‘Engineer-private Paul Klee Misplaces an Aircraft Between Milbertshofen and Cambrai, March 1916’ by Donald Barthelme

The One You Don’t Want to Share with Anyone:

It’s not just this Donald Barthelme story that I don’t want to share with anyone – it’s allof them. I actually get upset, and jealous, and angry when other people talk about how much one of Barthelme’s stories mean to them. Because, really, how could they know? They weren’t there. 

Yes, Barthelme’s stories can be so playful – with their insistence on deconstructing structure and style and technique and everything else – that sometimes they topple over into glibness. They can come off cold. A lot of them were first published in ‘The New Yorker’, after all. They’re never completely silly, though. Never daft for the sake of it (which is what a lot of his imitators miss). There’s always a logic there.

And when there’s a heart, when Barthelme’s games accidentally uncover a moment of resonating, delicate emotional depth, almost in spite of himself, it’s lovely.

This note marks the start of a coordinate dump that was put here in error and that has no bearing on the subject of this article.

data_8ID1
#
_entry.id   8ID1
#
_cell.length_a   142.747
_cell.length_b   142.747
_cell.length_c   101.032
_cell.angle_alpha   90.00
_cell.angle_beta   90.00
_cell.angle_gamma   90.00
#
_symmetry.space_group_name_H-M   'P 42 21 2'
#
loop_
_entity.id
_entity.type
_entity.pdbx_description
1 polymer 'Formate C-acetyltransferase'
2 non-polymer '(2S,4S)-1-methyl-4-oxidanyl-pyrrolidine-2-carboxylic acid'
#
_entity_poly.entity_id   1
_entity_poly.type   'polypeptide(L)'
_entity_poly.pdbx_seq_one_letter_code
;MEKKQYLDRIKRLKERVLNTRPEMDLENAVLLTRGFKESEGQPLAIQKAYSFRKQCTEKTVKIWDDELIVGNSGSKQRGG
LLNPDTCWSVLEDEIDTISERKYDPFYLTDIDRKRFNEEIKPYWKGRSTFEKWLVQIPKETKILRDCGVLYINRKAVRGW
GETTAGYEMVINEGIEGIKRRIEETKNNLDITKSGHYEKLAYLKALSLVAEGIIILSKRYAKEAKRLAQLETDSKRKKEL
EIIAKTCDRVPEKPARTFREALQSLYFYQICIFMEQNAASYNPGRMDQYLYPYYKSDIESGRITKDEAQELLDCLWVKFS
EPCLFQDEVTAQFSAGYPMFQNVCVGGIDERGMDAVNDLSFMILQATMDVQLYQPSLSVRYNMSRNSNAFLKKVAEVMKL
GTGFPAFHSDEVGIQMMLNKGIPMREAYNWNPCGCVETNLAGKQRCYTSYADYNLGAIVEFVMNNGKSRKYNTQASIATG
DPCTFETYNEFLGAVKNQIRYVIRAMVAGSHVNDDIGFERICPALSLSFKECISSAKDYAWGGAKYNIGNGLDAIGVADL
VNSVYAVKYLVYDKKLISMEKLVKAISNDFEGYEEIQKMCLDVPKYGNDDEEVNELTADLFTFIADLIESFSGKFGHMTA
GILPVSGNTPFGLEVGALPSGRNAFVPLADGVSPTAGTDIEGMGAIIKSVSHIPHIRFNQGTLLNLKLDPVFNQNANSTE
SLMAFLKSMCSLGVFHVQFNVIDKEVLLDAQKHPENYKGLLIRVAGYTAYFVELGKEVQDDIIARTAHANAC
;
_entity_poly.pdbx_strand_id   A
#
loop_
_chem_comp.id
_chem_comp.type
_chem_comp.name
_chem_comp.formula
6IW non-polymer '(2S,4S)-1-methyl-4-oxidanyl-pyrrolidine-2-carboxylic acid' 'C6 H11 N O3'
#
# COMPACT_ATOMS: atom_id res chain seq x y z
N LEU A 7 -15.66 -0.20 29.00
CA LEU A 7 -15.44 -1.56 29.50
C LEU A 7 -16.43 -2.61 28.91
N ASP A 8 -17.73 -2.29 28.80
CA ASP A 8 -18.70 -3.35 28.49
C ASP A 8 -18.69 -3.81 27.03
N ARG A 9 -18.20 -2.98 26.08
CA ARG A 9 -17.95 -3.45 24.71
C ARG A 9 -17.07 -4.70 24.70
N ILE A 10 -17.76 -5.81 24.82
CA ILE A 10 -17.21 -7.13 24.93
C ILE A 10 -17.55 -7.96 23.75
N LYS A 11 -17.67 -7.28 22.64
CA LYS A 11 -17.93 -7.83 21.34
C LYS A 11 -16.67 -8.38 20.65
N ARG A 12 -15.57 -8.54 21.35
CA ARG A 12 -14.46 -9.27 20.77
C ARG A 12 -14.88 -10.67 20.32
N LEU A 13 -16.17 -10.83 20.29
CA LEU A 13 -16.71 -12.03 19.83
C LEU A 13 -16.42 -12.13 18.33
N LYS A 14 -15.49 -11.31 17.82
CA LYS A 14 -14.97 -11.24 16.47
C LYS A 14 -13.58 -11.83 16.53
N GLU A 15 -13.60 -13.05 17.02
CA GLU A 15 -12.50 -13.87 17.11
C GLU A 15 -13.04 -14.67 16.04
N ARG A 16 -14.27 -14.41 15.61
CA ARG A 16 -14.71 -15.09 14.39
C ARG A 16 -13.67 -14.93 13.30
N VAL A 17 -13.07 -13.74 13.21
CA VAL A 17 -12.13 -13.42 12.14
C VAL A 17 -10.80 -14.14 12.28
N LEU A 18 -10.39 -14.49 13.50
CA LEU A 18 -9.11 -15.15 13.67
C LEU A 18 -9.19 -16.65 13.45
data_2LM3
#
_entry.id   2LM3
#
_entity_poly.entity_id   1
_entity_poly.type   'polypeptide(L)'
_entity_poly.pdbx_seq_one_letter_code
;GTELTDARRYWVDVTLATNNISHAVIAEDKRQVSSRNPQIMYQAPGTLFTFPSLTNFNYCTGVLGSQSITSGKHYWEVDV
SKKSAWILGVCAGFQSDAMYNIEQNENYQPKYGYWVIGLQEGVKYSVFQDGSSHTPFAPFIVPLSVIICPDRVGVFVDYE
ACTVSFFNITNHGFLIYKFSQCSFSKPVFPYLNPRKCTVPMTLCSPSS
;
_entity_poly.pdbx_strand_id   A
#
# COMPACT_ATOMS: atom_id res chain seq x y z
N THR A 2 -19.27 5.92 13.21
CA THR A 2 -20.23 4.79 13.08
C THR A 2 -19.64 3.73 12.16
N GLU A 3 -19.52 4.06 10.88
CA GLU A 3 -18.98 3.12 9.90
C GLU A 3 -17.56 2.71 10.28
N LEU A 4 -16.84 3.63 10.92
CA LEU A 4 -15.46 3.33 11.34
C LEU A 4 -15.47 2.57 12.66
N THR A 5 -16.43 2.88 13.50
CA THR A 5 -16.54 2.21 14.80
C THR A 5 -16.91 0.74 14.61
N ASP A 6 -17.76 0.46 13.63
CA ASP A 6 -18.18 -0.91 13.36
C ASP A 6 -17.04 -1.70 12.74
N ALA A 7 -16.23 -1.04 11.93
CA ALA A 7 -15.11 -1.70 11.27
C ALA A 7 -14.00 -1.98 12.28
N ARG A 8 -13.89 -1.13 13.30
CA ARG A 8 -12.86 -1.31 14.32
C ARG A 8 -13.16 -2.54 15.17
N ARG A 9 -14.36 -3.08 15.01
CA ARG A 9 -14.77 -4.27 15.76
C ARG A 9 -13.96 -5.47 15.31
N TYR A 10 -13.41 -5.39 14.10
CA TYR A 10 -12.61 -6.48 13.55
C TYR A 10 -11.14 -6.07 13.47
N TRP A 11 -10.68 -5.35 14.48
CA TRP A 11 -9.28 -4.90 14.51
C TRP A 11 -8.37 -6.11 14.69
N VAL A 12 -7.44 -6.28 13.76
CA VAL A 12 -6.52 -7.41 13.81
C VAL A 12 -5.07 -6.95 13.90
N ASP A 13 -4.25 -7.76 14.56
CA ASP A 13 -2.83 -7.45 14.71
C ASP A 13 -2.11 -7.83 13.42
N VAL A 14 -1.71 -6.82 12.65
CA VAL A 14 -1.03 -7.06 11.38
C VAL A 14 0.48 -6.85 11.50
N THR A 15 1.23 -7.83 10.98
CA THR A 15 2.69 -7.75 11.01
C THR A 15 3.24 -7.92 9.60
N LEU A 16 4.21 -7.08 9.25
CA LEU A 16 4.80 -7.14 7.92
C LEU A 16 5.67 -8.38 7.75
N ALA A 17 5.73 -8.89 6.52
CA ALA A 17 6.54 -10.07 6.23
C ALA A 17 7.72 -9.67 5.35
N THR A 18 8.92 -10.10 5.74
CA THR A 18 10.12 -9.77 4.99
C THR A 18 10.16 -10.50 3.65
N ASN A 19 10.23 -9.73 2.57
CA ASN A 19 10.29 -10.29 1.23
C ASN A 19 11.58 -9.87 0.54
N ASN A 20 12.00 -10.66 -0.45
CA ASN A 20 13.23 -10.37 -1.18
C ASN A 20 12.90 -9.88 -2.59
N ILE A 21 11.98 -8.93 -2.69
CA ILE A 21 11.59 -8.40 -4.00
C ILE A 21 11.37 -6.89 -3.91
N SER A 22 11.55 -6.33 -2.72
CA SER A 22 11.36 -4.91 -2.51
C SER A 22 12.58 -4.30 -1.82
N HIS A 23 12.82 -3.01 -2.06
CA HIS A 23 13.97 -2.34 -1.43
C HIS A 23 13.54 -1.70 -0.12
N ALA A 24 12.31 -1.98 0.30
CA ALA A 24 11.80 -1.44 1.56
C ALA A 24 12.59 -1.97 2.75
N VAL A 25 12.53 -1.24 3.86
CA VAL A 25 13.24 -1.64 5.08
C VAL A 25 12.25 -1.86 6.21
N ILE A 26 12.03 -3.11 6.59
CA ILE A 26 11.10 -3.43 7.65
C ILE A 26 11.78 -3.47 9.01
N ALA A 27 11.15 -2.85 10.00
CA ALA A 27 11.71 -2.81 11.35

And so it is with this story of the painter Paul Klee, observed by omniscient the secret police, who comes up with an artistic solution to the loss of a plane.

To my surprise and dismay, I notice that one of them is missing. There had been three, tied down on the flatcar and covered with canvas. Now I see with my trained painter’s eye that instead of three canvas-covered shapes on the flatcar there are only two.

But what I’m saying iseven if, after reading this story, or all the ninety-nine other stories spread across this collection and its companion ‘Sixty Stories’, even if you think you get Donald Barthelme, trust me, you don’t. Because he’s mine.

(First published in The New Yorker​, 1971. Collected in Forty Stories, 1987. Available to read online here)

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